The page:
4 Steps to Start An Engineering Job Strong

One thing you may think about when starting a new engineering job is how you are going to integrate yourself and "hit the ground running" so to speak. You want your previous experiences to give you a head start but by the same token you know that there is so much unknown you can't exactly directly apply as if you are just continuing what you were doing before.

So you ask yourself the question "what's the quickest way to learn this new job?"


I broke this down into 4 main steps that will allow you to learn the new job.

1. Listen and Learn

I realize this may seem like an obvious, lame answer, but is true nonetheless. The fastest way to learn anything is to empty your cup. We've said this before but if your cup is full, e.g. you think you already have all the knowledge, when you add water to it it just overflows. It's better to assume you know nothing.


Be a sponge, a fly on the wall and assume you know nothing. You never know when someone may tell you something you never knew or gives you a perspective you haven't thought of before.


On that note if you do prefer to listen - no worries, we've got you covered, tune in to the episode here or by your favorite podcast app.



2. Do Your Research

Google some stuff, everything on the interwebs and download everything you can into your brain. If that includes you finding out that the new job uses certain software or uses a particular architecture, go and use the software. Download the free trial, maybe its a 7 day thing and just get yourself exposed to it. You can quickly pick up jargon and ask better questions then the basics of "what is this thing", "what does that stand for?" and get to the nitty gritty of the learning with better questions.


3. Ask Questions

Now that you've done the public 3rd hand research, make sure you are asking questions of everyone. Employ your Socratic method. Ask, for your own curiosity, why things work a certain way. Even if you may have an alternative, fully explore the idea, take it to a certain point until you have a more detailed question to ask.


Now, I know there are some of you out there that think asking too many questions could make people think you don't know what you are talking about and/or you may feel that you might become annoying. The truth is, an advantage for a company to bring someone in is the fact that they will have a fresh perspective.


They will ask questions that for the longest time the company answers "that's just the way we've always done it" and never really revisited, questioned or came up with better ways to do things.


This divergent thought is exactly where innovations can be born, and if you're in an engineering space, a technology space, I think innovation is quite important.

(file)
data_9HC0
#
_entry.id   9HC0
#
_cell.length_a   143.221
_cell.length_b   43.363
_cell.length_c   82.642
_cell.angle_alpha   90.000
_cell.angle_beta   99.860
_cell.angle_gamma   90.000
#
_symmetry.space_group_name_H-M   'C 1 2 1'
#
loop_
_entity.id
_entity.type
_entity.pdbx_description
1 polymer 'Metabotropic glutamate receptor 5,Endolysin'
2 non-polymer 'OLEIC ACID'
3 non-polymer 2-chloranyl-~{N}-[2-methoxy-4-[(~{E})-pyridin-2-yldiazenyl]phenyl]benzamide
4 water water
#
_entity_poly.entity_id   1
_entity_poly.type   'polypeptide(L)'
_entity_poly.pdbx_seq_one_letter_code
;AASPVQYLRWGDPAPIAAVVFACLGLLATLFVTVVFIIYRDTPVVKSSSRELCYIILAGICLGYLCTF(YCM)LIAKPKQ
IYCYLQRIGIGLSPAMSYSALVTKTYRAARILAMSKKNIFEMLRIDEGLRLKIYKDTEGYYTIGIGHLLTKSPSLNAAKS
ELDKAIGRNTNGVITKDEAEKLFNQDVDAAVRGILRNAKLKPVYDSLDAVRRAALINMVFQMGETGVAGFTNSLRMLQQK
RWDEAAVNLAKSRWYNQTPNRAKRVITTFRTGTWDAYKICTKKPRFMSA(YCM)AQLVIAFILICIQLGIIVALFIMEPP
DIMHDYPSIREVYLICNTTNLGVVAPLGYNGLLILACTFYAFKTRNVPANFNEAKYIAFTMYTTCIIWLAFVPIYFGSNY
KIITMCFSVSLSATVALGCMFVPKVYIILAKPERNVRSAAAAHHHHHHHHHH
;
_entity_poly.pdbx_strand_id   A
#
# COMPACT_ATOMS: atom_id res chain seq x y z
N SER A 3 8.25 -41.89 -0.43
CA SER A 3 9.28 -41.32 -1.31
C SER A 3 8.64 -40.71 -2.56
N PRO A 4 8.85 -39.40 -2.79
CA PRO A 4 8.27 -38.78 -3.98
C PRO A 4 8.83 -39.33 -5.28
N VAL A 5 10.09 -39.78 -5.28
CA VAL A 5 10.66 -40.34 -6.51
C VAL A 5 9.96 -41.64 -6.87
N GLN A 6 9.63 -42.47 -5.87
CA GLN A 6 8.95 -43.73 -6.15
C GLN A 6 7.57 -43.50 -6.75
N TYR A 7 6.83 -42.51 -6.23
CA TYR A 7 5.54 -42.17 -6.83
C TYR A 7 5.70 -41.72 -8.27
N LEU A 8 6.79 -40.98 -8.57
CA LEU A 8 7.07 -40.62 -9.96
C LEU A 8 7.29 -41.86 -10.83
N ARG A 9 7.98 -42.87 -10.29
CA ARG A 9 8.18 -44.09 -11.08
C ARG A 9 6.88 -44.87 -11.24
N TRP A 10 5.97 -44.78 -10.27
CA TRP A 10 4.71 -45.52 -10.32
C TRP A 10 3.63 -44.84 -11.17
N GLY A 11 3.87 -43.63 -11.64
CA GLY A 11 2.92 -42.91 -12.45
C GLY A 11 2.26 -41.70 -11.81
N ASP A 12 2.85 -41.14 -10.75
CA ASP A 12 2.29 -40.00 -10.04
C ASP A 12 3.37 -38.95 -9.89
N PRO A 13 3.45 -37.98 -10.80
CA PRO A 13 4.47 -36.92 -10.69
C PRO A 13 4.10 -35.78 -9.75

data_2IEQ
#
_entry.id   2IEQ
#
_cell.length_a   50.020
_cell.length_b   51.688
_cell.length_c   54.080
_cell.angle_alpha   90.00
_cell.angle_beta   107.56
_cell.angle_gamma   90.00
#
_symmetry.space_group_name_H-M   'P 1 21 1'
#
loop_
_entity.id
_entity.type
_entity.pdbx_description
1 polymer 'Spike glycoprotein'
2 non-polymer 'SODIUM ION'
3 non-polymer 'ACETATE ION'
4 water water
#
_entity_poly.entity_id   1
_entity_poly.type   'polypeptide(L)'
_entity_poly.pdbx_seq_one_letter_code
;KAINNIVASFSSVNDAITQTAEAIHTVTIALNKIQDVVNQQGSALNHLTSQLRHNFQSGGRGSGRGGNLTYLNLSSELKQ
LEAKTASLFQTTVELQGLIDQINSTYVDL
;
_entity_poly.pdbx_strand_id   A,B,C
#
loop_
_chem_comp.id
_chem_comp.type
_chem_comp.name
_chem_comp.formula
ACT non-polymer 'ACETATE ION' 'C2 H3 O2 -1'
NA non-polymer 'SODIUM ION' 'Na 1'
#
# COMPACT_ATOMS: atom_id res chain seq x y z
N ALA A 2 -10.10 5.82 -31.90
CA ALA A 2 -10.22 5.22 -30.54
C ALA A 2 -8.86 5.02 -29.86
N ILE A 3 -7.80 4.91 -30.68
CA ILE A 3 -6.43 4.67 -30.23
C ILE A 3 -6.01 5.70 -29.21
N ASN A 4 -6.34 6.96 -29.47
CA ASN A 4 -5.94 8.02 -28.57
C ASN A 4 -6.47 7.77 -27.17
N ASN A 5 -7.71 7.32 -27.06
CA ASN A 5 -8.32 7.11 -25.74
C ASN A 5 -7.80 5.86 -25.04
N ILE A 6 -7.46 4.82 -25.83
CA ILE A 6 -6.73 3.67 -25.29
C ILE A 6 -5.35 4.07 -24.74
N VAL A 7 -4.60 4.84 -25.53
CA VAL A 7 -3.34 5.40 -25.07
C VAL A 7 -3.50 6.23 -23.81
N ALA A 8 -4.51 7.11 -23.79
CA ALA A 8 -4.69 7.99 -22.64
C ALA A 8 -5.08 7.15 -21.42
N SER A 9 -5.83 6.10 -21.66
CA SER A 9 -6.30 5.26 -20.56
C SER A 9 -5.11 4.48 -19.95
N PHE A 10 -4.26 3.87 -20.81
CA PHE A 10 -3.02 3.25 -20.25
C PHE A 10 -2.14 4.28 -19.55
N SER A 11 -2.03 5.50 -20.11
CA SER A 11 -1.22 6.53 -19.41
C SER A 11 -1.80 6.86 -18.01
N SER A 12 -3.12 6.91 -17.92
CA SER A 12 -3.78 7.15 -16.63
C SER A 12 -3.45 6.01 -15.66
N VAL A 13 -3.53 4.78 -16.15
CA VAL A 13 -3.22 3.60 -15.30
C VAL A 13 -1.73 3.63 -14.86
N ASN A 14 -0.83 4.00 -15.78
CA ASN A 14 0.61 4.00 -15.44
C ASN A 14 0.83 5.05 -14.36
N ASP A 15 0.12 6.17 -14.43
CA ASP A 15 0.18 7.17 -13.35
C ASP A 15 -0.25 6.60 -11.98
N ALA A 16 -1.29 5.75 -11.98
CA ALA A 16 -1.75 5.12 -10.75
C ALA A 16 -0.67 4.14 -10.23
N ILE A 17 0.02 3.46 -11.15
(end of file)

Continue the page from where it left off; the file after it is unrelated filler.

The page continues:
You are doing a disservice to your new company by NOT asking questions.


Look, if you really are worried about it, I have a guide on how to ask questions without being disrespectful of senior engineers, and it will give you a break down, a few ideas, psychology and philosophy on dealing with it.


4. Make a drawing

A drawing of what you believe the whole scope to be. It's essentially a representation of what you think works, what you think the job is, what you think the role of the company is and then finding where your role fits into this picture.


This will guide you in knowing which gaps to fill in. To see where do you need to ask more questions, or get more training, or have someone walk you through to complete that picture of understanding.


Otherwise you end up just wandering around blindly filling in the gaps over time. I mean, you will eventually cover it all, this is why after a year of working somewhere you really get into the swing of things. But remember, we are trying to start things really strong here.

Treat this as a blueprint of sorts. How can you prove you are on the same page as your company, or team when you don't know what the page is to begin with.


Don't get me wrong, there will be training, inductions, conversations with leaders and all that and these are necessary. This is in addition to those things. Think about the best way to know if you understood what someone is trying to say is to repeat what they said in your own words and see if they agree with your premise. If it is the same they will agree. Or they will add something, take away something, make some kind of distinction so that your image starts to become more clear.


The drawing should either be a short workflow of how things work, how it goes from customer or client to your company, then it gets to your team, then your team does what and then feeds that to who, and then finally customer gets thing.


Somewhere there you fit in and the way this picture looks depends on the company, industry, etc. So I don't have a sample drawing for you, but just reach out maybe I can come up with something to help.